John Banville - The Sea

The Sea is where Max Morden, a middle-aged art historian, retreats after his wife dies of cancer. Max goes to the Irish seaside village of Ballyless where he once spent a holiday as a boy. While there, he alternately remembers his life with his wife and that summer holiday where he became infatuated with the wealthy and sophisticated Grace family, first with the mother, and then with the daughter. These relationships with these three women were the uneasy mess of life that helped define who he has come to be. Even now in retrospect, Max must remember even the most difficult truths if he is to find solace in them. John Banville's novel has received mostly positive reviews with The Scotsman saying, "This is a novel in which all Banville's remarkable gifts come together to produce a real work of art, disquieting, disturbing, beautiful, intelligent, and in the end, surprisingly, offering consolation." 

Saturday, November 13, 2010

Haruki Murakami - Kafka on the Shore



 From the Reviews:

  • "(T)hough it will leave his long-term fans feeling slightly disappointed, there's no reason to suspect that the dauntingly prolific Murakami is in danger of going permanently off the boil. (...) Philip Gabriel's English-language text is also pretty clunky in places" - Christopher Tayler, Daily Telegraph

  • "Kafka on the Shore is undoubtedly a very readable book. Although the resolution is weak, Murakami builds suspense skilfully and draws you inexorably into a convoluted, fantastical storyline. (...) It may seem idiotic to complain about lack of plausibility in a meandering narrative featuring talking cats and ghostly spirits, especially one featuring a running commentary about metaphor and allegory -- but that is Kafka on the Shore’s main flaw, and one that makes it a more insubstantial experience than its weighty appearance suggests." - Ludovic Hunter-Tilney, Financial Times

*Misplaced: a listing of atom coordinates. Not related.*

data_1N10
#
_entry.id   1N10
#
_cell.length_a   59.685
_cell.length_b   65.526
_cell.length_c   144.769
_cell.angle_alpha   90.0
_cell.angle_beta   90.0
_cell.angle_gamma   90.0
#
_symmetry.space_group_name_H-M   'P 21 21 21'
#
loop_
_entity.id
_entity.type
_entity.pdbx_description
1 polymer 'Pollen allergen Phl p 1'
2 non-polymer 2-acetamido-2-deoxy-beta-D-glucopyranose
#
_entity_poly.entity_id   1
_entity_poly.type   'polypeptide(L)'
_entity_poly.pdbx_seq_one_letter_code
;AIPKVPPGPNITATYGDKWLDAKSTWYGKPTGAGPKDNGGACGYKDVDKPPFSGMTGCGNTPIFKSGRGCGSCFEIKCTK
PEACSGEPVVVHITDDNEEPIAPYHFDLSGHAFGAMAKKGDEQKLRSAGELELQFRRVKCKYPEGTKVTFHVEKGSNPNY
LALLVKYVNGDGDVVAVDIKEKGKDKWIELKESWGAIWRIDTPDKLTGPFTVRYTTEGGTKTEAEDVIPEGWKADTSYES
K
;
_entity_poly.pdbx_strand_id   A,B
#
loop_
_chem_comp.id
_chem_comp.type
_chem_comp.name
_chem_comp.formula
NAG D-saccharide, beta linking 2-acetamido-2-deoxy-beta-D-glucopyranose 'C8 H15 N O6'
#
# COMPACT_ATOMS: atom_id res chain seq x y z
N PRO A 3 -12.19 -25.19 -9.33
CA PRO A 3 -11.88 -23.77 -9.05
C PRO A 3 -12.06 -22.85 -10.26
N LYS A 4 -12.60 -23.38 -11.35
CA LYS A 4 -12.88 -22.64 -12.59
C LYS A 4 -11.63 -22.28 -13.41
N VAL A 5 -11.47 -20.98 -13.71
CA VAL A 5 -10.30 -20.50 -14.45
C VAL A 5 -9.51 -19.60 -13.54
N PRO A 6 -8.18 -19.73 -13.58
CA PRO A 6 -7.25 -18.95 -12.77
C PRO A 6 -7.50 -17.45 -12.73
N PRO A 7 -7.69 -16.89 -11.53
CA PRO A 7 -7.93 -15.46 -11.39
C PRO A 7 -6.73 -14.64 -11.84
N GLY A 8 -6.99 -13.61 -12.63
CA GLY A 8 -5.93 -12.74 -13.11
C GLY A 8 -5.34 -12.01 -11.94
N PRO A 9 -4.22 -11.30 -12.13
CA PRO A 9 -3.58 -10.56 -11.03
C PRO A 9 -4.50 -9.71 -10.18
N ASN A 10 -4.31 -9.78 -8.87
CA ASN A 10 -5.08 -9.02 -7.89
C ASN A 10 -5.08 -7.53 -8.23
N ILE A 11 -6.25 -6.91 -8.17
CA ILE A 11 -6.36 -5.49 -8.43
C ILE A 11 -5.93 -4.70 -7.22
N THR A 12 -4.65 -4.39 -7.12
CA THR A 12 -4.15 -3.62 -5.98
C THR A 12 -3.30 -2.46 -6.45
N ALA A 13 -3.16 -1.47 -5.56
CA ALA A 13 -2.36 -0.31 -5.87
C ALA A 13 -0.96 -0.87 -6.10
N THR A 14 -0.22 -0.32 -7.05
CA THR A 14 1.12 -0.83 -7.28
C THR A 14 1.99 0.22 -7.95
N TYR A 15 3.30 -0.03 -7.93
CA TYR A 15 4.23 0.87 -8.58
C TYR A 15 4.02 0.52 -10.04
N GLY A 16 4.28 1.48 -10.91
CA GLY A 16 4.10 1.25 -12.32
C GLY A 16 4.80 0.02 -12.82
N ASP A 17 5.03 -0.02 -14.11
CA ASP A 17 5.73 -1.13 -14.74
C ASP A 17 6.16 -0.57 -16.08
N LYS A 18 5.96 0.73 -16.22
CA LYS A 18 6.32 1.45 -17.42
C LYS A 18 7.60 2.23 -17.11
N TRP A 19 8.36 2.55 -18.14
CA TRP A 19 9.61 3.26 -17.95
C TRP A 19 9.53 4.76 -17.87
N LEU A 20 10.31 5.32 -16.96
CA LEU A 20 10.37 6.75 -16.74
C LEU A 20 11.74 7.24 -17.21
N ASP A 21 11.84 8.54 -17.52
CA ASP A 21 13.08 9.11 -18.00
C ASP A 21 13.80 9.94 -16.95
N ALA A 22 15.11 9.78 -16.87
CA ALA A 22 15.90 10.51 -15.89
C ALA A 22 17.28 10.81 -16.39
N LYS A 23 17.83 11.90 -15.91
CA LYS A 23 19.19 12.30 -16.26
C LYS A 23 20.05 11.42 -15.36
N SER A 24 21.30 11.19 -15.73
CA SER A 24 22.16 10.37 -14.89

• "Die Mysterien und die rätselhaften Beziehungen nehmen kein Ende. Murakami spielt mit dem Mythos-Material, und man spürt, welche Freude er daran hat. Er ist ein freundlicher Erzähler. Selbst die Toten sind glückliche Tote. Das Böse ist eine dunkle Macht, die besiegt werden kann, und wir, die Leser, sind auch dann auf der Seite des Guten, wenn wir nicht verstehen, was vor sich geht." - Jörg Magenau, Frankfurter Allgemeine Zeitung

  • "Unless I am being particularly dim-witted, loose ends remain far looser than in any Murakami novel to date. (...) The mythic motifs also remain frustratingly shady. (...) Murakami's style is rarely less than seductive and I read Kafka on the Shore in one non-stop feeding frenzy. (A second reading, with more reviewerly table-manners, was necessary.) For sheer love of a thumping narrative, the novel delivers gloriously." - David Mitchell, The Guardian

  • "Kafka on the Shore contains more than enough mystery to delight fans, and will also entrance newcomers. Murakami has suggested it is a book that needs more than one reading to comprehend fully, and it may also be true that some scenes that will seem baffling to a Western audience make more sense to Japanese readers. If you return to the beginning of the book after completing it, the prologue actually works best as an epilogue." - Matt Thorne, The Independent